Monday, July 02, 2007

Still Sicko

David Denby in The New Yorker had the opposite reaction that I did to "Sicko." He liked the beginning of the movie, but hated when Moore switched his focus from what was wrong with our health care system to what is right with those in other countries. Granted, Moore's constant refrain of "So what did this cost you?" and mock surprise at hearing "Nothing!" could be seen as tiresome, but I don't think it negated the message. Denby felt that instead of wasting time with this silly stunt, he could have investigated how some of these systems could be adapted for the U.S. In fact, he says:

Moore winds up treating the audience the same way that, he says, powerful people treat the weak in America—as dopes easily satisfied with fairy tales and bland reassurances. And since he doesn't interview any of the countless Americans who have been mulling over ways to reform our system, we’re supposed to come away from “Sicko” believing that sane thinking on these issues is unknown here. In the actual political world, the major Democratic Presidential candidates have already offered, or will soon offer, plans for reform.

I would have loved to see some of this, but maybe he was afraid to suggest that a solution is in the works, at the risk of making the audience complacent. Or maybe he doesn't believe enough has been done or will be done. I think he also wanted to start the dialogue, not exhaust it. Interestingly enough, Denby's opinion is not shared with the majority of viewers; the movie has one of the highest ratings on Rotten Tomatoes I've seen in awhile.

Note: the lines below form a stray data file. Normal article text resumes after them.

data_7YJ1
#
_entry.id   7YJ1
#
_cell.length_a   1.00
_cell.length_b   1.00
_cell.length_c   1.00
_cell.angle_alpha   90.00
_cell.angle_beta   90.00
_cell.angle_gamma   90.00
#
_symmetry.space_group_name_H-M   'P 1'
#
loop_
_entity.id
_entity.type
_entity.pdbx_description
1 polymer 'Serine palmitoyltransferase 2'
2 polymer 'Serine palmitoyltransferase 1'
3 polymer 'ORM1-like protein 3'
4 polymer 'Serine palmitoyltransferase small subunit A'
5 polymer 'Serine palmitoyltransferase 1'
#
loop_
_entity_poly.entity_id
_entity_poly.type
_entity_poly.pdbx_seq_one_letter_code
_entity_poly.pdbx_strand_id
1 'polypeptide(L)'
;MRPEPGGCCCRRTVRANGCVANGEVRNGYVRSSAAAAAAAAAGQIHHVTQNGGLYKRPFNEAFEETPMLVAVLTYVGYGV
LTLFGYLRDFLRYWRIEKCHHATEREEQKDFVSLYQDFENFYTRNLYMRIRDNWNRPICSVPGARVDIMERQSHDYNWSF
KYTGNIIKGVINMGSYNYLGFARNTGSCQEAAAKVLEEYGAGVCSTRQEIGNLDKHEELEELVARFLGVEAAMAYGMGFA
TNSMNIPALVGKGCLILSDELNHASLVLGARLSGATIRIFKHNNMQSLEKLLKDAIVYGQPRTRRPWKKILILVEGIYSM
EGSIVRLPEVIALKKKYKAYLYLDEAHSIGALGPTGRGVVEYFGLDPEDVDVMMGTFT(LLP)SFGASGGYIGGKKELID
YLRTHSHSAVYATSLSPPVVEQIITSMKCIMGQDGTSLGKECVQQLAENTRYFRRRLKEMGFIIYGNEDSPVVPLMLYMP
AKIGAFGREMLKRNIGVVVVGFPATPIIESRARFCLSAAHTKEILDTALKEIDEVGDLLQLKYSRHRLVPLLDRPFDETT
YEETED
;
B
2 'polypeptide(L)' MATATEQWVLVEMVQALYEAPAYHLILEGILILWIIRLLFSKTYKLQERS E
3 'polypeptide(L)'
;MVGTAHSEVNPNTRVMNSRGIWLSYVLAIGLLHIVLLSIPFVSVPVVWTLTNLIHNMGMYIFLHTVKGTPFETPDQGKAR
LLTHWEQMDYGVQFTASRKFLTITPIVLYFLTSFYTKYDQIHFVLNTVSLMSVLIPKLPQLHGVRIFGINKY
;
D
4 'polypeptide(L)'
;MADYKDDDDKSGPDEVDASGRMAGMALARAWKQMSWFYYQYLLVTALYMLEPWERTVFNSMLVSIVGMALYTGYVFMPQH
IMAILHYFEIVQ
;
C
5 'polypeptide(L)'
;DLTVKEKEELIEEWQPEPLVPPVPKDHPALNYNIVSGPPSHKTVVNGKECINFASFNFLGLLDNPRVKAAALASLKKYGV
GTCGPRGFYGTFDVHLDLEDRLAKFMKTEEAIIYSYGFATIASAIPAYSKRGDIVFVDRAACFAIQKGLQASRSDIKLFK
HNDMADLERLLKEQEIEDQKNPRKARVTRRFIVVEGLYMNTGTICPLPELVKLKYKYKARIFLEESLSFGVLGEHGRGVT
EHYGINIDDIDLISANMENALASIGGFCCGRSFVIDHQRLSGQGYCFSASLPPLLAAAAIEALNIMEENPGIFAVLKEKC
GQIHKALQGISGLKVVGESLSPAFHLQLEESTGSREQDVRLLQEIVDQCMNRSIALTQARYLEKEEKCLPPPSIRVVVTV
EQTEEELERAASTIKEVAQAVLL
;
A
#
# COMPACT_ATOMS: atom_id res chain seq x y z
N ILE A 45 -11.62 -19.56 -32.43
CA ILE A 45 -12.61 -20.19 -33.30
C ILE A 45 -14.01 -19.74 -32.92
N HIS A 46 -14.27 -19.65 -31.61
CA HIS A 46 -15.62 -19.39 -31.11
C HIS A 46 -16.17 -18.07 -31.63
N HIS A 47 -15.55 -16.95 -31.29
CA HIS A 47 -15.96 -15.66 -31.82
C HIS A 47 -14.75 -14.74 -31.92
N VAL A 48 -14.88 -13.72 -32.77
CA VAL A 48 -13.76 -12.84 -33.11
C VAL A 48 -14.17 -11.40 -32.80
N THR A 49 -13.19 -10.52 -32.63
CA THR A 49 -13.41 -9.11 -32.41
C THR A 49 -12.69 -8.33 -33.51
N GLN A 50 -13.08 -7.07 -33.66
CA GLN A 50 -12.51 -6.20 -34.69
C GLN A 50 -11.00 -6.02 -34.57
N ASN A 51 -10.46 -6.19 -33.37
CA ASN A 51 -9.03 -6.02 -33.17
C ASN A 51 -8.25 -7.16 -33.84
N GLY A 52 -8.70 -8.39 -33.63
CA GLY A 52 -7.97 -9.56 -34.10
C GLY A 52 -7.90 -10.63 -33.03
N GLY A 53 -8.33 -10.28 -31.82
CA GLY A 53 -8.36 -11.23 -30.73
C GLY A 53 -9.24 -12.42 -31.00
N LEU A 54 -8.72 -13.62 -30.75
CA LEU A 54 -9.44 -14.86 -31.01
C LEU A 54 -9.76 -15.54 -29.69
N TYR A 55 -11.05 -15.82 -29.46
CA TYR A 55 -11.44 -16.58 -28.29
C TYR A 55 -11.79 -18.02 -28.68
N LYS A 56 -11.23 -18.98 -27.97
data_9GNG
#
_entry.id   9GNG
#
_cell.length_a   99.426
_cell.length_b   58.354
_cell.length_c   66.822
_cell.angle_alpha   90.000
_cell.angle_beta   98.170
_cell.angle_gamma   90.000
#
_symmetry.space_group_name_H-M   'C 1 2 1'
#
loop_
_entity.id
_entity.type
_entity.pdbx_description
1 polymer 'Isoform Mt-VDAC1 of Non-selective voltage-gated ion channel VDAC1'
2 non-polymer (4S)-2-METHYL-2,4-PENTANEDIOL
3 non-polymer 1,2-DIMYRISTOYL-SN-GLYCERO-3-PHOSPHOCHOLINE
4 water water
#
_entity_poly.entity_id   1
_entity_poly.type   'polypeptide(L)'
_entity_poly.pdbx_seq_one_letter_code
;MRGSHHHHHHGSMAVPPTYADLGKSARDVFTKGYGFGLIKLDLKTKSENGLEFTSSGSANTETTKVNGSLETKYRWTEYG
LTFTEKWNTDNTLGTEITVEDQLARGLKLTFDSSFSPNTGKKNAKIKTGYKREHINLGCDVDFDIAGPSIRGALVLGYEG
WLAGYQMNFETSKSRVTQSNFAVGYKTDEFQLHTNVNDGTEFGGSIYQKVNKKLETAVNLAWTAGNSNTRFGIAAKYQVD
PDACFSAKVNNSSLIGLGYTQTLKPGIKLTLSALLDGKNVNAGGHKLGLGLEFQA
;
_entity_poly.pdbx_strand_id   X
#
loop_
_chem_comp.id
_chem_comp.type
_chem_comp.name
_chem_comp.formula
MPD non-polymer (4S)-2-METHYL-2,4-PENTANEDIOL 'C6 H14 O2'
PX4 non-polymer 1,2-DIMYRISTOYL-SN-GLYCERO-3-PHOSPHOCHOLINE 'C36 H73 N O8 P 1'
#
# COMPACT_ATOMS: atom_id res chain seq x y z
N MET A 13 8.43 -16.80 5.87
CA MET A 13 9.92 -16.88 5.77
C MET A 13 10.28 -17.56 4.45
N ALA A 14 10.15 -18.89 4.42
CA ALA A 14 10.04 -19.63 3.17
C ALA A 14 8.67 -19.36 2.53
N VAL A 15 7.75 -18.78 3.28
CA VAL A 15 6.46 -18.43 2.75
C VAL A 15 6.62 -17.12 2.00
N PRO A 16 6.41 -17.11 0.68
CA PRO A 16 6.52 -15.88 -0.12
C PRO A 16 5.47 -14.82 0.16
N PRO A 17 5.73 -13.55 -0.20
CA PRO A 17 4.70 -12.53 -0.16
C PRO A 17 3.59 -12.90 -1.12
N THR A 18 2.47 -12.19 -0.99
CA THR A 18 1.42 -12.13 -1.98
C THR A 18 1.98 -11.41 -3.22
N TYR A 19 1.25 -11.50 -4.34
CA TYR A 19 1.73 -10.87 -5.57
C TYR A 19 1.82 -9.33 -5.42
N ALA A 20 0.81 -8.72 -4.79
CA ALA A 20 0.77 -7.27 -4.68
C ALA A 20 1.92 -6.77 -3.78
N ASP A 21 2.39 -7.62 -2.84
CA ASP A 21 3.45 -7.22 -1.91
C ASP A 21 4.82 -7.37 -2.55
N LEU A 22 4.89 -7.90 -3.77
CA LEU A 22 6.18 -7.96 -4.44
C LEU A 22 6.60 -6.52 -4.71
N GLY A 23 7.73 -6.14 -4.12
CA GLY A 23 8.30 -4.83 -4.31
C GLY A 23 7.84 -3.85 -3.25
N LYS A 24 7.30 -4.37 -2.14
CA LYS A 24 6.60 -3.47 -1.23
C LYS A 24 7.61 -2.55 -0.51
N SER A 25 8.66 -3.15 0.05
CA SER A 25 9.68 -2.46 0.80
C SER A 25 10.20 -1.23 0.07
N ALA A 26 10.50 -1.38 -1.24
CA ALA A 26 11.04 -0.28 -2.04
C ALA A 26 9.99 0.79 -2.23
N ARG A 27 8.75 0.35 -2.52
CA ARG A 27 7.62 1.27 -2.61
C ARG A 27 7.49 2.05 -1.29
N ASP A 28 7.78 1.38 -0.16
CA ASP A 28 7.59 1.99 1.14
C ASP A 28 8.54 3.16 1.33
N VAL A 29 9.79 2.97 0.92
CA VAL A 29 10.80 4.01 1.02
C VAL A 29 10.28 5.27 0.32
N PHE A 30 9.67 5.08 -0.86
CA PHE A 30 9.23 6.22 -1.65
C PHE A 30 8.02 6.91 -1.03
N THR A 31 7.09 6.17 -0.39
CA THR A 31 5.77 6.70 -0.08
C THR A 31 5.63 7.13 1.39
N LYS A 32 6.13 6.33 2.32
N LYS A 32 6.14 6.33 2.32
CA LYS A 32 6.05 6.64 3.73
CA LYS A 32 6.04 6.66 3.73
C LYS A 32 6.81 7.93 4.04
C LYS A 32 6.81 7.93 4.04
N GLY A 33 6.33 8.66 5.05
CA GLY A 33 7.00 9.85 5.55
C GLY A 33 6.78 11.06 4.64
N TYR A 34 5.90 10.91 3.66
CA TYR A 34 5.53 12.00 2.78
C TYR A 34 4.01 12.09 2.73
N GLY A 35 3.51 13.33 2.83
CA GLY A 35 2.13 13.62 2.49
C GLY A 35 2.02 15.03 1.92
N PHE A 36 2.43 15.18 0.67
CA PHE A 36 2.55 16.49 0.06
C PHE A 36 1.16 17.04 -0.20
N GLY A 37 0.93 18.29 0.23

However it still bothers me that one of Moore's scare tactics, that you will be denied coverage if you have a pre-existing condition from an exhaustive list, isn't entirely true.

The Health Insurance Portability and Accountability Act (HIPAA) became a law in 1996. Title I of HIPAA protects your rights to health insurance coverage when you change jobs, lose a job, get divorced, become pregnant, or move.

Basically, you can't be denied coverage for a pre-existing condition if you switch employers or health insurers. So how old is this footage of people potentially being turned down for having asthma? Or are these people who are not protected because it's their first job with insurance? I wish he had addressed this, because otherwise it looks as if he's taking anecdotal evidence out of context to bolster his premise. Isn't this what his detractors claim he always does? How does this help his credibility?

But what really annoys me is that Moore is manipulating the same scare tactics that he denounces in "Bowling for Columbine." One of the things I liked best about that film was how Moore incorporated ideas from "The Culture of Fear: Why Americans are Afraid of the Wrong Things." He derided the ways in which our media uses fear to gain our attention, and yet isn't that what he's doing here? Here are four or five horror stories that were caused by our current health care system. And this could happen to you.


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